ContinuumBridge to launch Spur device for IoT customer service
Written by: Laurence Doe | Published:

ContinuumBridge, a provider of enterprise IoT solutions, will launch a intelligent call-to-action device and service called Spur that could soon be changing the way businesses deliver services to UK customers.

Spur can initiate a request or report an issue and provides the user with an immediate acknowledgement. The physical part of Spur is a call button and a display that shows messages to the user for requests and reports and provides visual feedback with results. ContinuumBridge explains that Spur's display, when situated next to a coffee machine, could read ‘push here if this machine requires more coffee’. Feedback would then be reported through a message such as ‘more coffee for this machine has been requested’.

Multiple call options can be chosen by cycling the Spur e-ink display. This feature can be used in applications such as requesting waiter service, asking for the bill in a restaurant and rating customer experience. The company gives other examples such as reporting that a printer or photocopier is out of toner and for toilets when they require cleaning.

Spur is undergoing trials in the UK and production will begin in mid-2016 following its launch at the Smart IoT London event at ExCel this week. It is aimed at service providers in the facilities management, retail, leisure and hospitality industries. According to ContinuumBridge, automating the service process with Spur provides cost-savings as it “allows staff to focus on responding to the end-user and avoids time spent checking for issues”.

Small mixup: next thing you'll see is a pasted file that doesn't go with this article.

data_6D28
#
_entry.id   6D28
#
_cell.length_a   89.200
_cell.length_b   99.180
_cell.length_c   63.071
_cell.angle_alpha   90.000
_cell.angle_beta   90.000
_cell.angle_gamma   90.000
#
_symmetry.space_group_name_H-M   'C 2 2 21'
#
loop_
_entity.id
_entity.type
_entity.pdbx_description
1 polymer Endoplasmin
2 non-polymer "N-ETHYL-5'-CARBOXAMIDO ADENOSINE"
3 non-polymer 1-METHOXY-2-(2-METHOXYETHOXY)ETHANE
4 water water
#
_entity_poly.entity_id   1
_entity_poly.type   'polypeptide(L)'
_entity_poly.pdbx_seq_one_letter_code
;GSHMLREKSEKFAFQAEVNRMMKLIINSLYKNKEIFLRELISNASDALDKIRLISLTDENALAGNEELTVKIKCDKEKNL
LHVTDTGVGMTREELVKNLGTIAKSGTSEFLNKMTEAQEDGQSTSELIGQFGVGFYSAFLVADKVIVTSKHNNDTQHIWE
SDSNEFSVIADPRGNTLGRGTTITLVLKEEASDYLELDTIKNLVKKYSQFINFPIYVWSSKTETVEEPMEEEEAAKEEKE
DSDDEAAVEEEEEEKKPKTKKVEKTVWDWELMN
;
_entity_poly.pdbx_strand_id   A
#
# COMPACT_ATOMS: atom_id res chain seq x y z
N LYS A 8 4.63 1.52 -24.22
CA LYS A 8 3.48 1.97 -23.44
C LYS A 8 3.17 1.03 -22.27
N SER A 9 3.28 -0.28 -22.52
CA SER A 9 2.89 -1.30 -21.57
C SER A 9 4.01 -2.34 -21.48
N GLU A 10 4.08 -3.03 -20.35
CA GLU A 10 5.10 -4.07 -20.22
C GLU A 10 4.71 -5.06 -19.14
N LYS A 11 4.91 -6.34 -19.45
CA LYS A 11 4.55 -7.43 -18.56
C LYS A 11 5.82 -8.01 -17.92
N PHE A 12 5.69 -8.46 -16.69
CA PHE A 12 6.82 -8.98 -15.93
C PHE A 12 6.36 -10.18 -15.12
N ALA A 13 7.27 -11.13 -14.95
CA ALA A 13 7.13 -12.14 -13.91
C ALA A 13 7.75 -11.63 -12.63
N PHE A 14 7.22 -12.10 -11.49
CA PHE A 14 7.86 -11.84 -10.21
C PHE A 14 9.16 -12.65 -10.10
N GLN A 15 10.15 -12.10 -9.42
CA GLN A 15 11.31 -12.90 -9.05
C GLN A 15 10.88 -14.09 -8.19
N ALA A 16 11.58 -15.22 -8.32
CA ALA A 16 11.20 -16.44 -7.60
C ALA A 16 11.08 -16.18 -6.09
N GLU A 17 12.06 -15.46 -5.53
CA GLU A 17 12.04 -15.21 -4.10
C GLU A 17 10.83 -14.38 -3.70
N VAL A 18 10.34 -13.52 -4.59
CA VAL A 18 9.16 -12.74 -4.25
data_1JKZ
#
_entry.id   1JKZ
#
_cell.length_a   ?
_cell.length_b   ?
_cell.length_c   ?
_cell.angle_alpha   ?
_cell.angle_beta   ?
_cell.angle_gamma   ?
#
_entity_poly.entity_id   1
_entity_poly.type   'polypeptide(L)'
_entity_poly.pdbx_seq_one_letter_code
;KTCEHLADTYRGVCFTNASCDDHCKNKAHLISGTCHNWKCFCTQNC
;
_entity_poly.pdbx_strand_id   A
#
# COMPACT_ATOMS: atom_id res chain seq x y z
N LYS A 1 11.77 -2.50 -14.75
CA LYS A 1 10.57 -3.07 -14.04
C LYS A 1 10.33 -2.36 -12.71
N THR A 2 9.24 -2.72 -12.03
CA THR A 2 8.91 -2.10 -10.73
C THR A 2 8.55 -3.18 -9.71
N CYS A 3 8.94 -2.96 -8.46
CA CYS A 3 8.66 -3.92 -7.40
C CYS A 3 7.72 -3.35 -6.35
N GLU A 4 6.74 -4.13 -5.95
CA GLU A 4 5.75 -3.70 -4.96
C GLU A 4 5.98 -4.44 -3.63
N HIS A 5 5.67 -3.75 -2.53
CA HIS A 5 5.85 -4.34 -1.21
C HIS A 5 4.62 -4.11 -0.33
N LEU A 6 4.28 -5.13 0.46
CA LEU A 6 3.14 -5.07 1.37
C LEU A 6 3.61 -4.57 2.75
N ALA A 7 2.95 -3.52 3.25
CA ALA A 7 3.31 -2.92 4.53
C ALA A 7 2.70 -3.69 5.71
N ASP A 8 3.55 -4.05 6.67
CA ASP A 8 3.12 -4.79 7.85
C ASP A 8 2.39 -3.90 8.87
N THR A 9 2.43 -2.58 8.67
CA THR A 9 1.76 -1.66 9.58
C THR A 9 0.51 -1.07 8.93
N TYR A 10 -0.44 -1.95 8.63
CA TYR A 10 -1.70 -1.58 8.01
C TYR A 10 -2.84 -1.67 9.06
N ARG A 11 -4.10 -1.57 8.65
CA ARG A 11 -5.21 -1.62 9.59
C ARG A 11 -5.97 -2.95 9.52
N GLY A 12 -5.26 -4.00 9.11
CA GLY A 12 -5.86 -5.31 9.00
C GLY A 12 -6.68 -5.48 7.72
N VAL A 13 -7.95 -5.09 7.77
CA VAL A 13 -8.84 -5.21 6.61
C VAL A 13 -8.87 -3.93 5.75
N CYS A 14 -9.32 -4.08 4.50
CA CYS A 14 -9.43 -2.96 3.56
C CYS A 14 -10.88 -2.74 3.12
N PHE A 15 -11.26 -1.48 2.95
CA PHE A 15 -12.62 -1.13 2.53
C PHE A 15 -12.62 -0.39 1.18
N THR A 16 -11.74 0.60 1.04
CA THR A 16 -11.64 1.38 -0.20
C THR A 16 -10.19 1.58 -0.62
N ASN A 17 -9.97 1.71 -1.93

Spur’s performance monitoring also allows a service provider to show it is fulfilling a service level agreement (SLA) with a client company and meeting the expectations of end-users. ContinuumBridge state that a “key benefit” of Spur is enabling data-driven decision-making through processes such as adjusting routine maintenance schedules to reduce the likelihood of breakdowns and call-outs. Spur’s call button is battery powered with a life of up to five years.

The device has long-range operation through its use of radio at 868 MHz to penetrate buildings. A gateway bridge, which requires a power outlet, provides connectivity between the wireless buttons and a server using a cellular modem. Service providers access the server through a programmable web portal, which also shows reports through end-user feedback. Spur has end-to-end security and can also provide reporting by email, SMS or data-sharing with a third party database.

“During Spur’s development we worked closely with our customers and are confident that it meets genuine needs,” said Peter Claydon, CEO of ContinuumBridge. “The capability that lies behind the button provides numerous benefits for both the service provider and for the end user.”

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